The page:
IN the ordinary conversation of Washington, one rarely hears Congress mentioned by name. The respective functions of its two chambers are so generally understood that it is common to distinguish between them : the Senate yesterday did so-and-so ; something is about to occur in the House of Representatives. In speaking of the lawmakers collectively, the familiar phrase is “the gentlemen on the hill.” Washington has several hills, but “the” hill is by universal consent the one on which the Capitol stands.
To the visitor who knows the city only in its present aspect, the choice of this hill for the monumental building now crowning it seems most natural. This is not, however, the place originally considered for the purpose. James Madison favored Shuter’s Hill, an eminence a little west of Alexandria, now embraced in the tract set apart for George Washington Park. Thomas Jefferson supported Madison in this preference ; but President Washington, feeling that Virginia had already had -her full share of the honors in launching the new republic, insisted that the most important architecture at the seat of government should stand on the Maryland side of the Potomac. His view prevailed ; and, when the sites of the principal public buildings were marked on L’Enfant’s plan of the city, that selected for the Capitol was the elevation which, besides being fairly central, commanded in its outlook, and was commanded by, the greatest area of country on both sides of the river.
Like almost everything else architectural in Washington, the Capitol is a pile of gradual growth, subjected to many changes of detail in the plans. Sketches were submitted in competition for a prize ; the two competitors who came nearest to meeting the requirements, though adopted citizens of the United States, were respectively of French and English birth ; and the drawings finally evolved from the general scheme of the one modified by the more acceptable ideas of the other were turned over to an Irishman to perfect and carry out. Most of the credit belongs, undoubtedly, to Doctor William Thornton, a draftsman by profession, who afterward became Superintendent of Patents. The material used was freestone from a neighboring quarry. Only the north or Senate end was far enough advanced by the autumn of 1800 to enable Congress to hold its short session there, and the disputes which arose over the succeeding stages of the work led President Jefferson to call in Benjamin H. Latrobe of Richmond, the first architect of already established rank who had had anything to do with it. Under his direction, the south end was made habitable by 1811 ; and the House of Representatives, which till then had been uncomfortably quartered in such odd places as it could find, took possession. There was no central structure connecting the Senate and House ends, but a roofed wooden passageway led from the one to the other. In this condition was the Capitol when, in 1814, the British invaders burned all of it that was burnable.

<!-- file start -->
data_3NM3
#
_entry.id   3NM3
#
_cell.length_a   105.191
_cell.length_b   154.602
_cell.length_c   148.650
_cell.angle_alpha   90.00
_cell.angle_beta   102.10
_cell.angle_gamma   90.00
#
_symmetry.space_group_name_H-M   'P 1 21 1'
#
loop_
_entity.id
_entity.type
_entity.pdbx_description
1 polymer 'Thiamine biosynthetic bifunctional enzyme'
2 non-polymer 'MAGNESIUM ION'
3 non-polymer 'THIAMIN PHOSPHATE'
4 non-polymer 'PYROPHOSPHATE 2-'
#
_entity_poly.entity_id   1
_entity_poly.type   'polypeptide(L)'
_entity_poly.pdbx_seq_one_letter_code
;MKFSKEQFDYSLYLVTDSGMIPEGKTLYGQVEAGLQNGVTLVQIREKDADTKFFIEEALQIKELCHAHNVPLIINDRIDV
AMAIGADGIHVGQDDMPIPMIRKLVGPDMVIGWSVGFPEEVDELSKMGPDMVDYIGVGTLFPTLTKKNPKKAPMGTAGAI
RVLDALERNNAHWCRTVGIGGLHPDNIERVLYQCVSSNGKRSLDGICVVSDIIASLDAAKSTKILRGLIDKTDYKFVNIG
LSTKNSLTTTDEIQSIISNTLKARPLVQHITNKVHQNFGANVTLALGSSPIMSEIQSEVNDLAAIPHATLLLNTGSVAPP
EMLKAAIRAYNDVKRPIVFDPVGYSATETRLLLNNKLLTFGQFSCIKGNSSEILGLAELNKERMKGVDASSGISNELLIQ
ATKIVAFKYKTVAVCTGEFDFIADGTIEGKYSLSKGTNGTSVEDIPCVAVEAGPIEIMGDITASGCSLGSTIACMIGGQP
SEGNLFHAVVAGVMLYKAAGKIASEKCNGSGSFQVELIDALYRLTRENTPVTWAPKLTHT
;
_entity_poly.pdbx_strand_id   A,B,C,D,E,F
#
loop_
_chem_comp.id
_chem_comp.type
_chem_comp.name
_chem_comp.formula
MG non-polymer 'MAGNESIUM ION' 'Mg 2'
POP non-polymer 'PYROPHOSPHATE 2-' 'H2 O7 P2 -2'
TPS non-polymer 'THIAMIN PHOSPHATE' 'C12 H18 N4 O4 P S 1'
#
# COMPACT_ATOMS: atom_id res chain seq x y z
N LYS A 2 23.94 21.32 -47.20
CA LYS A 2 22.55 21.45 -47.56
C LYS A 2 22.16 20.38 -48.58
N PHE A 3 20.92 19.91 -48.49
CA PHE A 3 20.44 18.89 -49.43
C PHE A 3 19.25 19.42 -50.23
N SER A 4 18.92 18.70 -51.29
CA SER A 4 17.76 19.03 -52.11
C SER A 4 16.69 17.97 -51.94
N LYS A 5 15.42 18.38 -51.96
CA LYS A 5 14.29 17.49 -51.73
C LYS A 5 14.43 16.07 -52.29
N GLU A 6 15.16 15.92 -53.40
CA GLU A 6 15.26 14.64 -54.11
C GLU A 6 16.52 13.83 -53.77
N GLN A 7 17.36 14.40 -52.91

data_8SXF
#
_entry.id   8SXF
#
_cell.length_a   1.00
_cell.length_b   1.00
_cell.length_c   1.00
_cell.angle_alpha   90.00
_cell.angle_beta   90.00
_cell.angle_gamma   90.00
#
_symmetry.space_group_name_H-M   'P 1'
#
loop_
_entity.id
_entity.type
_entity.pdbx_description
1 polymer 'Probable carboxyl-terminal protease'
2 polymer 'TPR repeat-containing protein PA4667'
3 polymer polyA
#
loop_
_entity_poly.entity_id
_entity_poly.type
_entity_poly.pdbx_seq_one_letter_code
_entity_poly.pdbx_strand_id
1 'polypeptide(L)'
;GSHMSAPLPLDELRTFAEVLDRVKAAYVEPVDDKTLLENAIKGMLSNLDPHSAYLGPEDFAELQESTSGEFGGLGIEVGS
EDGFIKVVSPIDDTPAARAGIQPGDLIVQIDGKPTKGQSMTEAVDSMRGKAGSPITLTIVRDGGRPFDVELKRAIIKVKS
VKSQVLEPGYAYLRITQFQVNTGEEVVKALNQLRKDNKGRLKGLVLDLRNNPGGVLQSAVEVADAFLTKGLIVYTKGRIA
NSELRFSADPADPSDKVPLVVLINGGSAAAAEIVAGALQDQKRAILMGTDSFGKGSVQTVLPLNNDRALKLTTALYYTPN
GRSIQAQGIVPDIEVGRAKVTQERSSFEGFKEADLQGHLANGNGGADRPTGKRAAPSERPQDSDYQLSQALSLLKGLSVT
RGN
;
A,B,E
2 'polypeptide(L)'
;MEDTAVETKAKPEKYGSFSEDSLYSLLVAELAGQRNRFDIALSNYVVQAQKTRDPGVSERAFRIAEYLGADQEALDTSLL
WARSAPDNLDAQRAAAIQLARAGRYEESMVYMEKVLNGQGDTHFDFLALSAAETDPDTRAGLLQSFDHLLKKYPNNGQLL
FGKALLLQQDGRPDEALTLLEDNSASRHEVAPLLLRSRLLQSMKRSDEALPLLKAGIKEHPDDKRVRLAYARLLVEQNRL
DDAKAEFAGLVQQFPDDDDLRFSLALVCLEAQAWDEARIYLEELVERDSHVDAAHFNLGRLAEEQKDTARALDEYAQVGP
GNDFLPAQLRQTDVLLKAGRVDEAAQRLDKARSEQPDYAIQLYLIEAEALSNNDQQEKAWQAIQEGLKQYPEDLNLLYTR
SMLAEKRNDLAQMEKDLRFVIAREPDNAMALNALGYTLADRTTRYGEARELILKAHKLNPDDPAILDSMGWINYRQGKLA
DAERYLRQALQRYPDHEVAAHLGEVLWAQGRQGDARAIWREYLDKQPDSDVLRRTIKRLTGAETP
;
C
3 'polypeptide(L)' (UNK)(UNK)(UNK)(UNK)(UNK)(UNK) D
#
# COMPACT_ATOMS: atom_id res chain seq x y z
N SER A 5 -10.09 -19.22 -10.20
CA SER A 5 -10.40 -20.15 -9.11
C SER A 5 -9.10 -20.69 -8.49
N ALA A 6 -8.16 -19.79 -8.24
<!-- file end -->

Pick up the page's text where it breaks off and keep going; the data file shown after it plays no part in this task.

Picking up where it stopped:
The heavier masonry, of course, was unaffected by the fire except for the need of a little patchwork here and there ; but in his task of restoration Mr. Latrobe found himself so embarrassed by dissensions between the dignitaries who gave him his orders that after three vexatious years he resigned, and the celebrated Charles Bulfinch of Boston took his place. In 1830 Mr. Bulfinch pronounced the building finished and returned home, and for twenty years it remained substantially as he left it. Then, the needs of Congress having outgrown the space at their disposal, Thomas U. Walter of Philadelphia was ordered to prepare plans for an enlargement, and he was far-sighted enough to make the extension the vehicle for some other improvements. The great wings attached to the northern and southern extremities were built of white marble, which has rendered imperative the frequent repainting of the old freestone surfaces to match ; the dome was raised proportionally ; and additions made, then and since, to the surrounding grounds, have given the building an appropriate setting and vastly enhanced its beauty of approach.